"What I felt when I watched you?" Clark was too close for this conversation, bright and real and only a few feet away. Clark's nod forced him to continue. "You know what I wanted." The carpet was thick wool, black flecked with white and purple, like river stones. The sin of pride, he recalled, was associated with the color purple, which though beside the point was a more comfortable thought than dealing with Clark right now.
Clark's hand on his upper arm challenged him to look over. And, like a Pavlov-trained dog, he turned to see.
Clark was smiling, a slow secretive expression that made La Joconde look blatant. "You're the one who started me reading philosophy, stocking up quotes to tell people when I didn't want to use my own words. There was this French guy who said, 'Jealousy is in some measure just and reasonable, since it merely aims at keeping something that belongs to us, whereas envy is a frenzy that cannot bear anything that belongs to others.'"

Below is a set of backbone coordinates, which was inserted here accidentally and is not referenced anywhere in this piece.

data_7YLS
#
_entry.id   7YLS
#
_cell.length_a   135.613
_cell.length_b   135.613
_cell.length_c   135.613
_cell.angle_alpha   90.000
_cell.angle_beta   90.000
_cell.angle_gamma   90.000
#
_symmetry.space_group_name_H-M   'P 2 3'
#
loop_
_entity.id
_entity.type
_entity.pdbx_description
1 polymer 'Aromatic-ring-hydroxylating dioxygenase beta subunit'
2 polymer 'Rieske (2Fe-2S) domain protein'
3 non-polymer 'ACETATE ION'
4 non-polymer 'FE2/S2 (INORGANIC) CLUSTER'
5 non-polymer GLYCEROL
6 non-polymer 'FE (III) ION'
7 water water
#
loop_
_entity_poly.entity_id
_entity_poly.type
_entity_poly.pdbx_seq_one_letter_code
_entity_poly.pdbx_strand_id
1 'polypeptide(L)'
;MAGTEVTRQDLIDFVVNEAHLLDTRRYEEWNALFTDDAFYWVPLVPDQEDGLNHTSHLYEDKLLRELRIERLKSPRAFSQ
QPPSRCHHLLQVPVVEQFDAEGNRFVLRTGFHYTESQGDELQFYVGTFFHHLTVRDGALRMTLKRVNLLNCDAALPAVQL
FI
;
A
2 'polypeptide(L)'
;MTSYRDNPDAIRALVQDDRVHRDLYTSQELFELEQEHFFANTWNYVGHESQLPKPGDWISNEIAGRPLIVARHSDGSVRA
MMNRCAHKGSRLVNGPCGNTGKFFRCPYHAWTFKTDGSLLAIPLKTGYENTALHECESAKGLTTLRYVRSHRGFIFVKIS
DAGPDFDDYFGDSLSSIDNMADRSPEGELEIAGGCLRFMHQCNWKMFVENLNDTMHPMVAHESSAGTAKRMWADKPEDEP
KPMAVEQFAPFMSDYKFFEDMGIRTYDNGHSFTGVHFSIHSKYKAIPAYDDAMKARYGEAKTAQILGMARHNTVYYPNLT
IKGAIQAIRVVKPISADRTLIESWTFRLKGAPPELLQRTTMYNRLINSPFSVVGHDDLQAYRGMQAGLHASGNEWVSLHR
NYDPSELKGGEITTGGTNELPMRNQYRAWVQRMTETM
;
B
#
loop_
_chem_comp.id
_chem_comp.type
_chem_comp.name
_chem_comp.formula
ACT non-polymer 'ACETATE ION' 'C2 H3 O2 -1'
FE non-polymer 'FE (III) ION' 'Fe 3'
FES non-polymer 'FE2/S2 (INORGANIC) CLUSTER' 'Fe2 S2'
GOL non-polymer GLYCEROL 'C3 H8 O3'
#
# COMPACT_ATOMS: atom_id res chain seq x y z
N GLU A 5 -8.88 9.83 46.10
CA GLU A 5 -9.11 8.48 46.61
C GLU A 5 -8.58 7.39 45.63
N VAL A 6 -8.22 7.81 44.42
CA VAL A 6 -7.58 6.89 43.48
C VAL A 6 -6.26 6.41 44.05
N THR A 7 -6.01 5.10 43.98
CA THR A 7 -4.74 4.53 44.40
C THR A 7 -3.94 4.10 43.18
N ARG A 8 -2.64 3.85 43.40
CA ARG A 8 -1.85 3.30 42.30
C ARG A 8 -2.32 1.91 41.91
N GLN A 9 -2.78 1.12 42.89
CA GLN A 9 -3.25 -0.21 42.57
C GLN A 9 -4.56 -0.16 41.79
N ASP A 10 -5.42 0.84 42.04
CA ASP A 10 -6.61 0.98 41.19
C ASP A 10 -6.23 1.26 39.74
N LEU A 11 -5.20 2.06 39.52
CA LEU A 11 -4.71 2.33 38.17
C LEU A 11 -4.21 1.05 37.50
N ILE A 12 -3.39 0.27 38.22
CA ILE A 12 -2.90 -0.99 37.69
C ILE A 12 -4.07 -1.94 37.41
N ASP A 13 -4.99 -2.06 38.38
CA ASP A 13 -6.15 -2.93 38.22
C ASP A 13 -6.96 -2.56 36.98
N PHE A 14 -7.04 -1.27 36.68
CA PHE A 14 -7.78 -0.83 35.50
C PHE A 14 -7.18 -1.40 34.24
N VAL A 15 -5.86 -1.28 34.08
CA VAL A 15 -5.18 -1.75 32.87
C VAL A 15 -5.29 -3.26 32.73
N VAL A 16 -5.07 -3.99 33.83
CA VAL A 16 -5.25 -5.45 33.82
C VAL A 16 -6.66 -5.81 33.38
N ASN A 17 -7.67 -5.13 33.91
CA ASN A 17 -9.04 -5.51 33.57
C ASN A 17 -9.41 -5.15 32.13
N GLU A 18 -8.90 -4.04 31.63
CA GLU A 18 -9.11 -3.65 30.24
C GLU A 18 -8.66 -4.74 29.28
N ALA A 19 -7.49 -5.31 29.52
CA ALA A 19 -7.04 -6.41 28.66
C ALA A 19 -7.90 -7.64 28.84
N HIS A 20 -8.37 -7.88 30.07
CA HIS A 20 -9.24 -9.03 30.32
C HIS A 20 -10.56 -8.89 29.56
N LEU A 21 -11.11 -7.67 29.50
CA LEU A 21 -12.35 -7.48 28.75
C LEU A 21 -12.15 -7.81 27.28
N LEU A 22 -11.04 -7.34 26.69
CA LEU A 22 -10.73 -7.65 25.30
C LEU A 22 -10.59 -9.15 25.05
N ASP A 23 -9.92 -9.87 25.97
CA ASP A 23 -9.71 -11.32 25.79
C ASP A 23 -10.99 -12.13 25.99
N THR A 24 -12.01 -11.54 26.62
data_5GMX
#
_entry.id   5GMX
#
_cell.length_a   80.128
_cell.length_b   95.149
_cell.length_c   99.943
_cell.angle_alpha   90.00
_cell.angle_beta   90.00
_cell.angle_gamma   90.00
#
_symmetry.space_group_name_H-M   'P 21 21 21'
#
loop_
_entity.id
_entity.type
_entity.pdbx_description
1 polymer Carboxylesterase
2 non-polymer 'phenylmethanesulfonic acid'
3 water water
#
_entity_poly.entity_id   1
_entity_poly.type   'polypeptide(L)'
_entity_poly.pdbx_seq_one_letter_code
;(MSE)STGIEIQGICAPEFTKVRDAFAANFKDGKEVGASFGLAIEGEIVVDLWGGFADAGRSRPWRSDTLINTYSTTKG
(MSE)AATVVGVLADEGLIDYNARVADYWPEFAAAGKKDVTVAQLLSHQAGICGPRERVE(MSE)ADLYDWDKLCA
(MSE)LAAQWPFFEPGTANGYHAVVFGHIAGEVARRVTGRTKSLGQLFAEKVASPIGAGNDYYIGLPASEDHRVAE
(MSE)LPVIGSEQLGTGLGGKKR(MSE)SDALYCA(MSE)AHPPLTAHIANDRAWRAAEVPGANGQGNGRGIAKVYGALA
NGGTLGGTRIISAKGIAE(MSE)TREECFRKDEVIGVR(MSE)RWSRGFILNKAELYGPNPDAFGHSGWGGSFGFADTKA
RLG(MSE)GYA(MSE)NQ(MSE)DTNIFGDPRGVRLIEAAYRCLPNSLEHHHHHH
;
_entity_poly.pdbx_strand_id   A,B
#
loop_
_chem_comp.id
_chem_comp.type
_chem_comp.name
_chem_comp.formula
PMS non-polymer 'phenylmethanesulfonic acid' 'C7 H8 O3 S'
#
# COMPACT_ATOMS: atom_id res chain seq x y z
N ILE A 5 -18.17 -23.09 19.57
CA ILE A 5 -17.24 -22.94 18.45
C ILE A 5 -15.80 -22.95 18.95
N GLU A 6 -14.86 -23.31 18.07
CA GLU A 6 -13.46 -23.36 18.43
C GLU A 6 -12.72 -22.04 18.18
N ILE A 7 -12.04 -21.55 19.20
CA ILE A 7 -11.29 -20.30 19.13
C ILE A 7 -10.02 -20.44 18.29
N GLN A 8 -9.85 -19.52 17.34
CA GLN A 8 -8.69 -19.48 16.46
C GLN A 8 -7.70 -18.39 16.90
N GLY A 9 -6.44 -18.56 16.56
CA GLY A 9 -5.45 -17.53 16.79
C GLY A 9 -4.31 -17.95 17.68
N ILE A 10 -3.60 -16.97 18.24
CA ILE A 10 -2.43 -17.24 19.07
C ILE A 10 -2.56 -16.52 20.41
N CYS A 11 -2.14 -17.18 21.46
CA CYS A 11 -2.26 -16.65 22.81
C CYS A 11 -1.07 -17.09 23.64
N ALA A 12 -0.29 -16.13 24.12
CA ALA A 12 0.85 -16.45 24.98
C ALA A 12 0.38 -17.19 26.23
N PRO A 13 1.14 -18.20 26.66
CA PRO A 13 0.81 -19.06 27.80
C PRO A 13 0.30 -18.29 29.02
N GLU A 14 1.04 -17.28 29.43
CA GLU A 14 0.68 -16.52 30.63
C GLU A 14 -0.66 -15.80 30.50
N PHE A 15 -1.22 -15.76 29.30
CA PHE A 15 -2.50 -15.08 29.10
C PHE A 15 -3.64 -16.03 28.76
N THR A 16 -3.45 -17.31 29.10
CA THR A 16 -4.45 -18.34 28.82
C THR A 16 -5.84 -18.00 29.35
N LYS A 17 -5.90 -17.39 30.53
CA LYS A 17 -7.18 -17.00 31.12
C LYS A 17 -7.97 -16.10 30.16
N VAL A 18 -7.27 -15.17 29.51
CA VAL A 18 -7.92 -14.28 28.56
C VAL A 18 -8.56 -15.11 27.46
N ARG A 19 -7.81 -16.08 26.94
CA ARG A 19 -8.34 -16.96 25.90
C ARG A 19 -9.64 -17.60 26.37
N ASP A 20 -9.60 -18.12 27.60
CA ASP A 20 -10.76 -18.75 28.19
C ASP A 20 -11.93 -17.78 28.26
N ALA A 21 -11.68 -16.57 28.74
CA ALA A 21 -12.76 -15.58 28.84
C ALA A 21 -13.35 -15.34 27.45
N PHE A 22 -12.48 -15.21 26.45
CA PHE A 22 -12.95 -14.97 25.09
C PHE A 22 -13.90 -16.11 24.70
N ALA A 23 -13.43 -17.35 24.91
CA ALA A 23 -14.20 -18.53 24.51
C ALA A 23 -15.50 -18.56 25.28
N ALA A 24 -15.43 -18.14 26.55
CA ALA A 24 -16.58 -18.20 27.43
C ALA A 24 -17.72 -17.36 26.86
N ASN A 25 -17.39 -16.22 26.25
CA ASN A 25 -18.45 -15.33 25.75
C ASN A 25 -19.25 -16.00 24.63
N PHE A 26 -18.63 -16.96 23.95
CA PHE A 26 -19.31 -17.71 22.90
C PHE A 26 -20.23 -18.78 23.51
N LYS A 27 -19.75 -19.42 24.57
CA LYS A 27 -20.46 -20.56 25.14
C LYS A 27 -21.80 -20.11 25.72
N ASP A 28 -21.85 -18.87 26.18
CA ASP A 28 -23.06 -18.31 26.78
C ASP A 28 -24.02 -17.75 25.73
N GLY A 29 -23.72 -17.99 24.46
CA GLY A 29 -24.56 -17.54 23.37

Lex stopped breathing as he tried to parse Clark's logic. From friendship to jealousy - not that it had ever been a great distance, for Lex. "So," he said, as careful as he knew how to be, "should I be jealous or envious of Bruce?"
Clark's face lit up like a solar flare. He was the boy from the bridge again, shiny and new. "You should be jealous. You should be very, very jealous."
Hope, a great white bird spreading its wings, moved in him. "Good. That's - good." He suspected that his expression was completely fatuous, but Clark wasn't going to call him on it.
If he was still in the AI's simulation, he thought, he was going to rip it apart with his hands and teeth, and then cut his own wrists.